When Helping Hurts: Why Adopting in Haiti Now Could Endanger Children

If you've seen news footage of Haitian children scared, lost, and in palpable danger, you may have felt the urge to reach out in the most personal way - to adopt and take a child out of poverty and crisis.

That urge to help could make the crisis in Haiti even more dangerous for children. A group of U.S. missionaries made headlines for allegedly attempting to traffic children across the Haitian border into the Dominican Republic.

Organizations that work with developing countries, now actively working to repair the damaged buildings and lives in Haiti following the devastating earthquake last month, say the best thing for the struggling country is to let the government and aid organizations help children, not to rush young Haitians out of the country.

And that process will likely take months.

"There is no way at this point in a crisis we can know whether these children are orphaned," says Amy Parodi, disaster communications manager for World Vision, a Christian relief and development organization involved in the emergency response in Port-Au-Prince, Haiti. "We're finding children who have been separated from their families and getting them to reunification groups, but we're asking for a moratorium on new adoptions to give authorities time to trace families and find out if there is extended family or community members who want to care for these children before we slap an orphan label on them."

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Without restrictions on adoption, the chances of children being exploited or trafficked increases. In addition to children being mistakenly labeled orphans, rushed adoptions could lead to children in the chronically poor nation being stolen for slave labor or sold into brothels.

Donating to a relief organization in Haiti is a better move to help Haitian children, Parodi says.

"The best thing for a child is not to take them out of the community, but leave them in the community and strengthen the community," Parodi says. "Leave the children there and make Haiti a better place for everyone to live."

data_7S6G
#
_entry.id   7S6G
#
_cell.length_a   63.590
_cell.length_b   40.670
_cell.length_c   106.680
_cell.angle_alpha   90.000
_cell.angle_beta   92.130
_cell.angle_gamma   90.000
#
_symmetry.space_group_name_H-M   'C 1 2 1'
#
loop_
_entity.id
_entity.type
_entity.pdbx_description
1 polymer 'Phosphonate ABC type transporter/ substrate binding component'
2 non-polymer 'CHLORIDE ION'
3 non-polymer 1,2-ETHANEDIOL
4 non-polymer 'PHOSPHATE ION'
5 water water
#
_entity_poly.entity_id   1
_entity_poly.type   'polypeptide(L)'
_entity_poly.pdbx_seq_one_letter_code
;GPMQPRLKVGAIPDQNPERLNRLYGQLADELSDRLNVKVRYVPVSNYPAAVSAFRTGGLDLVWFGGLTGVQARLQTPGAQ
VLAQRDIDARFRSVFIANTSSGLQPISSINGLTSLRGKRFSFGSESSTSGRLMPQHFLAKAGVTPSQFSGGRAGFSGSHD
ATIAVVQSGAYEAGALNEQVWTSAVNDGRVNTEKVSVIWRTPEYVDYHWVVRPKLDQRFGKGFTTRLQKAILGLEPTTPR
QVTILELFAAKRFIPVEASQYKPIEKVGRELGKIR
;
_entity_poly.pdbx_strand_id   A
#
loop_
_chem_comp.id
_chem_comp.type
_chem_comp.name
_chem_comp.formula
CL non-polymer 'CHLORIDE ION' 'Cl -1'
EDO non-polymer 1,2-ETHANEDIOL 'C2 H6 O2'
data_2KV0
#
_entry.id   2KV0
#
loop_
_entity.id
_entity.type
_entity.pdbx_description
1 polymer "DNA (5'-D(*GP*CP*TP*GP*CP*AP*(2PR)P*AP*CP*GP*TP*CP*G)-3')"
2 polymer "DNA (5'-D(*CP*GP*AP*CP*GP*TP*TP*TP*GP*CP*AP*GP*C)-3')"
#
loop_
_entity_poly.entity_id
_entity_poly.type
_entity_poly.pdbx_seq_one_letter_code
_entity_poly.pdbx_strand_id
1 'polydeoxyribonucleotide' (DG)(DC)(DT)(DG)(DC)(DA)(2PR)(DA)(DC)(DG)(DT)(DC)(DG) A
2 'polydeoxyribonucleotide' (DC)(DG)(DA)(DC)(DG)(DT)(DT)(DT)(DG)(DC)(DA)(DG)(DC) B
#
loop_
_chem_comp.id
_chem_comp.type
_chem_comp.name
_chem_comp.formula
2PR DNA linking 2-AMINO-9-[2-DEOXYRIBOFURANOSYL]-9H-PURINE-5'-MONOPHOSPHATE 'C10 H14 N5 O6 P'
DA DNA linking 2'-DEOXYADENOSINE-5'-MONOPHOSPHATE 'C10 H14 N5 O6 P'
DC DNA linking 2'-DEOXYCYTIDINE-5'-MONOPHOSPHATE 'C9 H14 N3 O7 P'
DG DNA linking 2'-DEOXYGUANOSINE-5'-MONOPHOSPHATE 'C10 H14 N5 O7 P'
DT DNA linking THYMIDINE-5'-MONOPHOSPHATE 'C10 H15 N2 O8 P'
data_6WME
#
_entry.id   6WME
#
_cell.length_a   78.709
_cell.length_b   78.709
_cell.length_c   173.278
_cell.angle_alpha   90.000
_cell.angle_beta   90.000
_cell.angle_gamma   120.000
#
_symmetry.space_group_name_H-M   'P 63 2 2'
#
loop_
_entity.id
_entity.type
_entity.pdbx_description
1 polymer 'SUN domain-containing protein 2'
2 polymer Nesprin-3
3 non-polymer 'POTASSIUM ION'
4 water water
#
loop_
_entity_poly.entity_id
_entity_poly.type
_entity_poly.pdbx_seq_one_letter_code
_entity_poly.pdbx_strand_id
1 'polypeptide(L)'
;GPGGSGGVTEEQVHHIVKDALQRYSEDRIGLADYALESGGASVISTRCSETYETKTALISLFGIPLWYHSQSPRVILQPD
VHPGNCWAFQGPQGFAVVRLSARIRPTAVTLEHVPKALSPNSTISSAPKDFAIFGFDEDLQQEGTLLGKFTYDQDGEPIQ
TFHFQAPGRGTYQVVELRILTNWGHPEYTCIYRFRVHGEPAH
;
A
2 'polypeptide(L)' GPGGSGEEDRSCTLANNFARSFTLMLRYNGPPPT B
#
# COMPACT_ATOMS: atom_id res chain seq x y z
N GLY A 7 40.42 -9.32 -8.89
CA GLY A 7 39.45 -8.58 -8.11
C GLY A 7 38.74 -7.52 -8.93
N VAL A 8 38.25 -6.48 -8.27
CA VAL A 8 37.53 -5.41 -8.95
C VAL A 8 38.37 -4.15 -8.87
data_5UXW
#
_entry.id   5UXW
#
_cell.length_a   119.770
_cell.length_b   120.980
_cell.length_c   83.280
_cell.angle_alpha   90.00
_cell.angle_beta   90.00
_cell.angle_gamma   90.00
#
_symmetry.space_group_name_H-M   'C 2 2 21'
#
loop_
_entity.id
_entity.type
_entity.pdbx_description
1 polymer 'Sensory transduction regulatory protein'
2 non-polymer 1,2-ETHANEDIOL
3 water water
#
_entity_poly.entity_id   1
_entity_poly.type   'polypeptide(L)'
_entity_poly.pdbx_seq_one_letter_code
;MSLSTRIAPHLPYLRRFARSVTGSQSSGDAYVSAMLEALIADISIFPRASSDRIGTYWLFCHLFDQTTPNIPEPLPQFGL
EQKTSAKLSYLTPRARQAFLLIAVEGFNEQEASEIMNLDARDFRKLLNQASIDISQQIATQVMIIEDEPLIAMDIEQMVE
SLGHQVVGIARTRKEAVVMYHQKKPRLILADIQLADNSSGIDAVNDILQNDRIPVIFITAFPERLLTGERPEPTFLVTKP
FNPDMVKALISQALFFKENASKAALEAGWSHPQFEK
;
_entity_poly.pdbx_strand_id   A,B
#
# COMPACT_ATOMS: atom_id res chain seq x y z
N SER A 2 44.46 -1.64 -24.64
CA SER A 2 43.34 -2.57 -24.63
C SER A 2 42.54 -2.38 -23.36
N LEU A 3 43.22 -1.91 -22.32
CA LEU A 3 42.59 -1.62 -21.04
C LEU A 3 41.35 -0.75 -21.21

Parodi says adoptions that were already in process prior to the earthquake are a different situation. Those children were legally identified as ready for adoption and it's appropriate for those adoptions to move forward. However, those adoptions may be delayed by the destruction of the quake.

For those moved by the crisis to consider international adoption, Palodi, who adopted a child from Uganda, recommends careful choices to ensure that you adopt a child truly in need of a home from an organization that is following international standards and behaving responsibly .

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Her advice:

  • International adoption takes time. Expect to wait a year or two. If an organization promises to process an adoption more quickly than this, the agency may not be reputable.
  • To ensure you're working with an organization that respects international standards for adoption, check that the agency is certified by the U.S. Council on Accreditation or the State of Colorado Department of Human Services.
  • A good agency should be able to give you a reasonable estimate of costs. If you find yourself in a situation where the agency is suddenly charge two or three times their estimate, that should be a red flag.
  • Learn all you can about the culture of the country where you're adopting. "When you're doing a cross-cultural adoption, this child has a heritage you don't have and it's important to keep them connected with that," Parodi says, "so you have to work at that and find outlets to pass that heritage on to them."

Find out more on adoption from Parents.com.